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At LEAP, nearly 300 Mount Holyoke students present about their internships and research experiences. You will hear from future policy makers, activists, entrepeneurs, data scientists, teachers, researchers, and market analysts. Most will tell stories of unmitigated success and transformative learning. Others will share details of unexpected challenges they faced, and how they were required to shift and adapt in response. Students worked in 42 countries in every imaginable field. They will discuss important issues of social justice, relate how they met challenges of communication and expression in new contexts, and talk about how to find and succeed in summer internships.

LEAP is designed to give students who aspire to undertake internships and summer research the opportunity to learn from their peers. It is also for the whole Mount Holyoke community where family, friends, faculty, staff and our alumnae come together to celebrate the work and contributions of the presenters.

We are hugely impressed by students in College 211 and inspired by their individual success and collective learning. Their work in bringing the LEAP Symposium to fruition was exceptional. We thank the faculty, staff, alumnae, donors, and internship and research providers whose contributions have make this event possible.

LEAP presenters: Congratulations.
avatar for Haylea Hubacz

Haylea Hubacz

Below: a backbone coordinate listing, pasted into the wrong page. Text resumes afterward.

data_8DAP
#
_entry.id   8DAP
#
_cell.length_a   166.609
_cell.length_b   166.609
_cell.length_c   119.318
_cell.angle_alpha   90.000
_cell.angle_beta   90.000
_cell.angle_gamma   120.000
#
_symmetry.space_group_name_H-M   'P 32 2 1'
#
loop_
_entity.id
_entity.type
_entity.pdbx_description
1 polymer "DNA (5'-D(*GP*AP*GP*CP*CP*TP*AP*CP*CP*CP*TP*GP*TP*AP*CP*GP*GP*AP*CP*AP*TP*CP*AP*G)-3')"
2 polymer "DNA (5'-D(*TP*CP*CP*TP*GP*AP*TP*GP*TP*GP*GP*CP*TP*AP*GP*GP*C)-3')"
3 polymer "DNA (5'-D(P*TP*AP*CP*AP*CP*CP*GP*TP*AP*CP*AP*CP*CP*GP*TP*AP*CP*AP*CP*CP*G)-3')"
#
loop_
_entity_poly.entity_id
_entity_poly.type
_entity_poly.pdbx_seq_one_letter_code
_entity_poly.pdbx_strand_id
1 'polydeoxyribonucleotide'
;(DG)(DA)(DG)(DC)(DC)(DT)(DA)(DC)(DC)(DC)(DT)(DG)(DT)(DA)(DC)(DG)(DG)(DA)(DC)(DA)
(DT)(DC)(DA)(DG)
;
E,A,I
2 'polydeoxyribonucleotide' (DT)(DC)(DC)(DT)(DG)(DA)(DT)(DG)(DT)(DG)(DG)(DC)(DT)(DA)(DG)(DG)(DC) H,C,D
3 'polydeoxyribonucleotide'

Statistics Major
Asking All the Right Questions: A Look at Institutional Research in Higher Education
This summer, I had the opportunity to have an internship in the office of Institutional Research, Evaluation and Assessment (IREA) at the University of Massachusetts Medical School in Worcester, MA. During my time with IREA I was able to assist with research, peer review reports before dissemination, and understand higher education through a business lens. This summer IREA had a goal to downsize the amount of evaluations medical students participate in during their time at UMass Medical School. My research focused on getting the answers needed by the institution from these evaluations, but to ask fewer questions. When reviewing reports I checked for calculation errors and made sure anyone, regardless of medical school experience, could understand questions being asked in evaluations. My experiences from this summer affirmed my future goal of a career in institutional research of higher education.